I had intended to go diving off the coast near Watamu, but the ocean was too rough, so we headed directly Lamu. The main town on the island of Lamu dates at least to the 14th century. Through the centuries the island and the surrounding archipelago shifted from Portuguese to Omani and finally to British rule before Kenya gained independence in the early 1960s. It was during the Omani period in the 19th century that the island flourished as a trading center for ivory, mangrove poles and, after the trade was banned further south, slaves from the interior bound for the Middle East. The population boomed, and the island became a center for Swahili and Arab art and learning unrivaled on the African coast. The island still retains an exotic flavor with its narrow winding streets of white washed houses and richly carved doors, the absence of motor vehicles, and the Arab sailing dhows on the quay-side. Paula and I managed to find a great little room in the old town of Lamu in a traditional house. We spent about 5 days on the island enjoying the charm of the old town. We also managed to squeeze in a trek across the island to the village of Matandoni and a dhow trip out to the idyllic beaches of Manda Island.

From Lamu we headed directly back to Mombassa and then caught the overnight train up to Nairobi, the Kenyan capital. We purchased 1st class tickets an were pleasantly surprised by the standard of our cabin in the ex- colonial train. Dinner was really fun with a five course silver service meal served by waiters dressed in white, if a little tatty, uniforms. After a good nights sleep we enjoyed our breakfast in the dining car with the Kenyan landscape rolling by. Just at breakfast we spotted Thompson Gazelle, Giraffes, Ostrich and Wildebeest! Nairobi was the big, bustling, noisy city that I had remembered.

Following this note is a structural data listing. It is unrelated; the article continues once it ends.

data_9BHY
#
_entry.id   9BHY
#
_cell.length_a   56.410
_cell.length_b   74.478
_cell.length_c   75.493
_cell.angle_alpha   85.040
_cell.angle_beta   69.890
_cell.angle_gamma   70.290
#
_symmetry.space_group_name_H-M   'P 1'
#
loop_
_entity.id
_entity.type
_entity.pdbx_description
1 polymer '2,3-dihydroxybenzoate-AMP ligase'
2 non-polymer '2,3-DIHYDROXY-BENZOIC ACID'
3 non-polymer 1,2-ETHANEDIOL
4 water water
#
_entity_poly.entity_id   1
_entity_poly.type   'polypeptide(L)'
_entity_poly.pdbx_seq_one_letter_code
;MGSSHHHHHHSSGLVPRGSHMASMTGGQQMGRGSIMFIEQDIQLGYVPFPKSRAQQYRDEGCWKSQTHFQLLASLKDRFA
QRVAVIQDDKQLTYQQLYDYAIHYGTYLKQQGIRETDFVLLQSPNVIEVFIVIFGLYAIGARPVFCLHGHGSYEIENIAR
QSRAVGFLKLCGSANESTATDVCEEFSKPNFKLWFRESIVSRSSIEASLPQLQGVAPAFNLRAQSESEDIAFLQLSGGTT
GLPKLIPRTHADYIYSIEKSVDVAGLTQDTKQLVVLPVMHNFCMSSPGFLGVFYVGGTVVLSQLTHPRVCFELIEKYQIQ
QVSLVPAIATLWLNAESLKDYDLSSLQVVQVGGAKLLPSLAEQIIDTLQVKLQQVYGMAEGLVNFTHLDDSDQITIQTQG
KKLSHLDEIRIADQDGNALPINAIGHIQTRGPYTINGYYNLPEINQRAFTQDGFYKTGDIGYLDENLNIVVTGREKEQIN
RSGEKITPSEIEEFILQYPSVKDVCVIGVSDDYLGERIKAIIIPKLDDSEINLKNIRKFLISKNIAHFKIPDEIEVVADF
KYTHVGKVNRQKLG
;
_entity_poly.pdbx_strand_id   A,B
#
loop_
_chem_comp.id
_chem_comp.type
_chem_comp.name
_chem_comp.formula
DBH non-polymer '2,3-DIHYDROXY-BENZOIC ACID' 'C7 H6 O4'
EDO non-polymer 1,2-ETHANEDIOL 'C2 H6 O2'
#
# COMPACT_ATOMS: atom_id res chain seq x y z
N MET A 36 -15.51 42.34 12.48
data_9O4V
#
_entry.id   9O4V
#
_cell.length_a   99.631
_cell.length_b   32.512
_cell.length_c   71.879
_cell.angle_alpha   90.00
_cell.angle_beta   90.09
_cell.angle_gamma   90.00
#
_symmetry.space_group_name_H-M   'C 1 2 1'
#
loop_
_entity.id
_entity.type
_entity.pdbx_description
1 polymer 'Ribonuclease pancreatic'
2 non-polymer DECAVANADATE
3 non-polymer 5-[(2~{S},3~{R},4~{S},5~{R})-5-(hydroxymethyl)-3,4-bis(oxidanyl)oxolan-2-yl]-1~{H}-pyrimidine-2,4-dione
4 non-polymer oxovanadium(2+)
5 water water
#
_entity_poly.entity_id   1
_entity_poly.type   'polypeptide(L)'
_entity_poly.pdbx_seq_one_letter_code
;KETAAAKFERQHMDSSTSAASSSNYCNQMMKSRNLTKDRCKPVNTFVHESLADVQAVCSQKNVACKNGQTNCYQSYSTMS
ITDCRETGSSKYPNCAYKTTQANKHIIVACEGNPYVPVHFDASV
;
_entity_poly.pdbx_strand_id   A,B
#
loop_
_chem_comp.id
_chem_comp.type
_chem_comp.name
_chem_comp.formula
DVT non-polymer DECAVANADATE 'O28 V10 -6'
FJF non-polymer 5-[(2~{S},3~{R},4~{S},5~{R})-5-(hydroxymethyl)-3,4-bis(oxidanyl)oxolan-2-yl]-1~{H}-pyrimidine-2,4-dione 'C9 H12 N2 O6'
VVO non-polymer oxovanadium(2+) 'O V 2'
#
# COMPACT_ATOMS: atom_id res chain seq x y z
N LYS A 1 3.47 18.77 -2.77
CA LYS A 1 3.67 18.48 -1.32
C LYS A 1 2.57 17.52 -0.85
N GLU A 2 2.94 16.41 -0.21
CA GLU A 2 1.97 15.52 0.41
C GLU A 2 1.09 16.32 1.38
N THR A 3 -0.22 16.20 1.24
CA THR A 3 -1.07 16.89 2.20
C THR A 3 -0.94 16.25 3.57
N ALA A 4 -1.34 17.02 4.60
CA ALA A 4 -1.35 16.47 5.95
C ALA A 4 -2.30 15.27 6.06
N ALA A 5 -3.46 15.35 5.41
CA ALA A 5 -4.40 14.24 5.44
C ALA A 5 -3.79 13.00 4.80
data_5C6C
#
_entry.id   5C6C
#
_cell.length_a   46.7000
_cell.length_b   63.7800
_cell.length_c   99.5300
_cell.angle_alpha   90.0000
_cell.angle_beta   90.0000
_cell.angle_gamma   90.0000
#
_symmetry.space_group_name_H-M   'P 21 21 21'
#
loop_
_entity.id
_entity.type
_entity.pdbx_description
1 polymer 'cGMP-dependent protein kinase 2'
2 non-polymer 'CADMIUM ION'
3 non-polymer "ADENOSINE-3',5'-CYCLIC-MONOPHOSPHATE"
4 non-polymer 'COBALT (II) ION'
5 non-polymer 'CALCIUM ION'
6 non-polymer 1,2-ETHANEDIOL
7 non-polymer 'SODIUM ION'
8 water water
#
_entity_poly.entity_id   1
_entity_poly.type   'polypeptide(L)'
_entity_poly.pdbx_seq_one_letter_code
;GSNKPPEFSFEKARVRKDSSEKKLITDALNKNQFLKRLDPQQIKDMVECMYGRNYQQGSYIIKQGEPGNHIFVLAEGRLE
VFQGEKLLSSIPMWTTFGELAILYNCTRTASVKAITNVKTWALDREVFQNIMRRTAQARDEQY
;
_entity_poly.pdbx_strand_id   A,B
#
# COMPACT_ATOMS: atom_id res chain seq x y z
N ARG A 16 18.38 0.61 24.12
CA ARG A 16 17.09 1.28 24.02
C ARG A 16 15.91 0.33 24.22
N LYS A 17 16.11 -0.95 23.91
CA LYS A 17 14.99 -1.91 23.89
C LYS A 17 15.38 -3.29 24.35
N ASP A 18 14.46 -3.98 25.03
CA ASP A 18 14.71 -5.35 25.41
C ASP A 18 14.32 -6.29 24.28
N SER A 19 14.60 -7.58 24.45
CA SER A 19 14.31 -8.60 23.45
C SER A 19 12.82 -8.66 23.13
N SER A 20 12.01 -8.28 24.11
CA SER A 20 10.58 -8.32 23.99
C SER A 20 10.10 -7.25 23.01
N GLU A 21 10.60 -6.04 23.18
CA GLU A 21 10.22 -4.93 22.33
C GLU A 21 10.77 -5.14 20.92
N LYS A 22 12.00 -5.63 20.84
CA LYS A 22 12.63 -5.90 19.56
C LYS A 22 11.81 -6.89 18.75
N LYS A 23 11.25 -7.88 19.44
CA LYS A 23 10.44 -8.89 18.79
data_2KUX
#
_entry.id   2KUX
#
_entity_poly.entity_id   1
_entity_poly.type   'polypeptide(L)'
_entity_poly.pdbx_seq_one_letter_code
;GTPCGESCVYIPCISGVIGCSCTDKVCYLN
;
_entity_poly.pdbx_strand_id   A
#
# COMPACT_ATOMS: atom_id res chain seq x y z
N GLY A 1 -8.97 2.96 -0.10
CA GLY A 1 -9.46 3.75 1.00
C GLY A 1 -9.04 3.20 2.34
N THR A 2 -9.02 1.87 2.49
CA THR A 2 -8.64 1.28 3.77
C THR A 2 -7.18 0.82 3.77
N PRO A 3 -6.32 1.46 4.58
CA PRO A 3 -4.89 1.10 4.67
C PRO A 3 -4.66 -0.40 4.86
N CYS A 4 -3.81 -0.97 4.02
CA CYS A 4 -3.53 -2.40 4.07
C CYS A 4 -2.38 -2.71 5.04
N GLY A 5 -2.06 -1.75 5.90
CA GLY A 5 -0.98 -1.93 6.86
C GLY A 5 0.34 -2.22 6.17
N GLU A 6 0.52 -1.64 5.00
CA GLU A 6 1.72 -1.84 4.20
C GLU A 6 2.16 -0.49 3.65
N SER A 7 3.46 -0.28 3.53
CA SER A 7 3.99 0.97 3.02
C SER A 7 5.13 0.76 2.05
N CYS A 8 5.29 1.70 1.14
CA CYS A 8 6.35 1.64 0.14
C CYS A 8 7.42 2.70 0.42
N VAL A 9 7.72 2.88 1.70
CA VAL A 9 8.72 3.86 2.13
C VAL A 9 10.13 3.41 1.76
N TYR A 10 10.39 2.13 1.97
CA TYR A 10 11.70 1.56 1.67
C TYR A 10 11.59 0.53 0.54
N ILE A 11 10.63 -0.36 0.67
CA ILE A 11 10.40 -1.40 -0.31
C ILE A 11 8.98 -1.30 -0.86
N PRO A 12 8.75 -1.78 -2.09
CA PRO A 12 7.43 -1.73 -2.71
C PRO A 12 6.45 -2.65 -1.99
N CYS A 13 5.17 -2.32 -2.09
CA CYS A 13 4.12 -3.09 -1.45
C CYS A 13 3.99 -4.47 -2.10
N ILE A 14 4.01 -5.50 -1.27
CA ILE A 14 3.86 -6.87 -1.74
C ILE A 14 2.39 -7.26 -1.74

We spent a few days doing chores and then headed out on a 5 day camping safari of Lake Nakuru National Park and the Masai Mara Game Reserve. We visited the Lake Nakuru National Park just after sunrise and were rewarded by great views of the crater lake and flocks of pink Flamingos. We also spotted several other animals, including rhinoceros. In the region of Lake Nakuru we visited other crater lakes including Lake Naivasha and Lake Elmentaita, where we saw more huge flocks of the pink Flamingos.

After the lakes we visited the world famous Masai Mara Game Reserve which is actually the Kenyan side of the Serengeti Reserve in Tanzania. In the reserve we made several long game drives and spotted most of the big African game. The park seemed to really embody the Africa that one sees in the television documentaries. After the game drives we would drop into one of the luxury lodges for a 'Sundowner' and debrief on the days game spotting.

Back in Nairobi Paula and I had only a few days together, before she flew off to India and I joined the Guerba overland tour. It was an emotional few days and when Paula flew out on 4th July I felt very alone. On 6th July I joined up with the six week Guerba overland tour from Nairobi to Harare in Zimbabwe. It felt strange to be back on another overland truck.